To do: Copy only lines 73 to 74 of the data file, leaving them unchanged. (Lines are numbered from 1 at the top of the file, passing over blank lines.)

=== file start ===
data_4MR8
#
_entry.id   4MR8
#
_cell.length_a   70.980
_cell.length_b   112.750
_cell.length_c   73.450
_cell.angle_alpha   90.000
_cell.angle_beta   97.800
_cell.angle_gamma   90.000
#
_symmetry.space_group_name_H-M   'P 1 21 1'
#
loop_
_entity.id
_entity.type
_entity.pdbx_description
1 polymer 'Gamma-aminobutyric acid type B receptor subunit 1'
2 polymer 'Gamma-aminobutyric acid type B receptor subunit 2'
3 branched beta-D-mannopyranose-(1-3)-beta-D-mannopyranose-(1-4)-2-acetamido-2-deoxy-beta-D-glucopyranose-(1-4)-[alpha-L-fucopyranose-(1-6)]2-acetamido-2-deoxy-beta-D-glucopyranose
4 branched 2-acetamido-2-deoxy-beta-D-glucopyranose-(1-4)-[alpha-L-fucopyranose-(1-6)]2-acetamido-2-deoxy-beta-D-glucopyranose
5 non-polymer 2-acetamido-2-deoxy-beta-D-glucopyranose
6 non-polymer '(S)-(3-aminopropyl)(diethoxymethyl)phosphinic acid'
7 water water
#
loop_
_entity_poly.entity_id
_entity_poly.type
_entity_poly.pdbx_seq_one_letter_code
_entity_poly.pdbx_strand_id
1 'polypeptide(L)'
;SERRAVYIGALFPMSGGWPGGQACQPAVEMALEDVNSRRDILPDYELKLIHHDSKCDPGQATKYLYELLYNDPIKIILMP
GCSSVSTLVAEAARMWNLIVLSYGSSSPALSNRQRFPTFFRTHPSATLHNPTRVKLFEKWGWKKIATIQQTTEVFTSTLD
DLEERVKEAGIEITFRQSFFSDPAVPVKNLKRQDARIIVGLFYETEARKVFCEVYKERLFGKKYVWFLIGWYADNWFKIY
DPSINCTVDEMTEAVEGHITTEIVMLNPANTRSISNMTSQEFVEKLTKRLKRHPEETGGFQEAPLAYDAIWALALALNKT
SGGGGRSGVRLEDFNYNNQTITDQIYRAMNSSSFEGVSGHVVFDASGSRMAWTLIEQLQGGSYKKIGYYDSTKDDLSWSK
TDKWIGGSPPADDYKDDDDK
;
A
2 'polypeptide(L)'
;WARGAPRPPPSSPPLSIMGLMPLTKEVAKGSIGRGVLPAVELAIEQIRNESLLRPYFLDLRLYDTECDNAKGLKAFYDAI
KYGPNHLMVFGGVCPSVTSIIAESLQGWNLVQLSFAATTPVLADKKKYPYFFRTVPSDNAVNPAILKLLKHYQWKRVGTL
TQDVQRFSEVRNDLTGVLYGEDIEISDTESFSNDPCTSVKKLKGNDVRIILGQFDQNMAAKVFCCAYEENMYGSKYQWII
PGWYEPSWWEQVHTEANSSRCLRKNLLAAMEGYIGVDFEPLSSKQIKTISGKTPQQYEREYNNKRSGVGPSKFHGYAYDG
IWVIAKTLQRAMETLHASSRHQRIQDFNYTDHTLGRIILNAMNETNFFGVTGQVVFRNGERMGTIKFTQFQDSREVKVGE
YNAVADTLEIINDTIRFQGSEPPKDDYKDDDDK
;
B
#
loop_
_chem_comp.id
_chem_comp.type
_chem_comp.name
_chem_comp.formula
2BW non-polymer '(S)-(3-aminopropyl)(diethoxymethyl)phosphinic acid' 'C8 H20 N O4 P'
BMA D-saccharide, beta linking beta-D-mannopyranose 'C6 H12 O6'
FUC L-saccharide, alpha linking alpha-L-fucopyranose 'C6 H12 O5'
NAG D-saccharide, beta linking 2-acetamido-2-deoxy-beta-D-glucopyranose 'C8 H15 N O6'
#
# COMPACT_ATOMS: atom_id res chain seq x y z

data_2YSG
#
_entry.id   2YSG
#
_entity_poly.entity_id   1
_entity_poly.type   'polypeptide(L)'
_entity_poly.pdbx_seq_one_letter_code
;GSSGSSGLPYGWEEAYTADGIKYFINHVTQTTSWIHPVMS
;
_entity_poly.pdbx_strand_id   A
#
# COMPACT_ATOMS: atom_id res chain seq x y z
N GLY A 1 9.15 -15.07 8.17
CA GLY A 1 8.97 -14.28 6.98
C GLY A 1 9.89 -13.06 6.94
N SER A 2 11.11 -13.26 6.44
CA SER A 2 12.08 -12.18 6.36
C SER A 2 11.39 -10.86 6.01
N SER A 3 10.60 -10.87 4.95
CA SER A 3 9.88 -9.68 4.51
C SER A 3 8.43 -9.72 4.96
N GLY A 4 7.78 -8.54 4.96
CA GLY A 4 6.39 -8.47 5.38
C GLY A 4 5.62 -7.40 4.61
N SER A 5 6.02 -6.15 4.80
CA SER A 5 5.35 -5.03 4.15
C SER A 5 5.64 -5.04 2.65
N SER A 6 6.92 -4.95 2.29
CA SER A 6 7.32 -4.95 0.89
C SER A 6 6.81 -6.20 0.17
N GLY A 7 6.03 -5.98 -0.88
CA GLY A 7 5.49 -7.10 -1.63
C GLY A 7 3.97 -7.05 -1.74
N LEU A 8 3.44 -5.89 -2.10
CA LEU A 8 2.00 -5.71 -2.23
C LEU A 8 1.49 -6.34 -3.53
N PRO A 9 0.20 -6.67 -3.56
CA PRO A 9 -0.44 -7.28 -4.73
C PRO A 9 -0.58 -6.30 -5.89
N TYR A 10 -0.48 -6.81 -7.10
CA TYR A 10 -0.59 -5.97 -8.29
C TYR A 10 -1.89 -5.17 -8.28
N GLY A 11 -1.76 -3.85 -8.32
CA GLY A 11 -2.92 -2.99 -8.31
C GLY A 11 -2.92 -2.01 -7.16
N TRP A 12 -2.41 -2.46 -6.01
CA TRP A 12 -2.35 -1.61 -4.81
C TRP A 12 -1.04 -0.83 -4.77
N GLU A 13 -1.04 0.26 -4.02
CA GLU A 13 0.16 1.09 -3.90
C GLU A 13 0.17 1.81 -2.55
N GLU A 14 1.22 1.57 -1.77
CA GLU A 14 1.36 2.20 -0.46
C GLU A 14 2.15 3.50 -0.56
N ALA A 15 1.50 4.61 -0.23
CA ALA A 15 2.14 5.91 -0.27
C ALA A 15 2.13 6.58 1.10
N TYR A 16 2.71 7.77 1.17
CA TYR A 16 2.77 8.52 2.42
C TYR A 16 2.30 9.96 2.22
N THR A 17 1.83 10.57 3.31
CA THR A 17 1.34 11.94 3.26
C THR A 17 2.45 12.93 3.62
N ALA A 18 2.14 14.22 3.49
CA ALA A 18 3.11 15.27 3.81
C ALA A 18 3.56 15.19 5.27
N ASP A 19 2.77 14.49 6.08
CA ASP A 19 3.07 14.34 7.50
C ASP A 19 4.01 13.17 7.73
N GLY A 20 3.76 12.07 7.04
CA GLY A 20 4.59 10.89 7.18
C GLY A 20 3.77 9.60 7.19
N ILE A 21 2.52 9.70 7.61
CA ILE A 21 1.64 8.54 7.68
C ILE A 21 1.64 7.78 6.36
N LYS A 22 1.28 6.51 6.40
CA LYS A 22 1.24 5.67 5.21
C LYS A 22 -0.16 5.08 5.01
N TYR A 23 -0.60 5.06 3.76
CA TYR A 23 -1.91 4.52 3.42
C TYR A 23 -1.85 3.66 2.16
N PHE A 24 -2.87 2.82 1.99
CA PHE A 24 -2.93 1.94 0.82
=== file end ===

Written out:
N GLY A 1 9.15 -15.07 8.17
CA GLY A 1 8.97 -14.28 6.98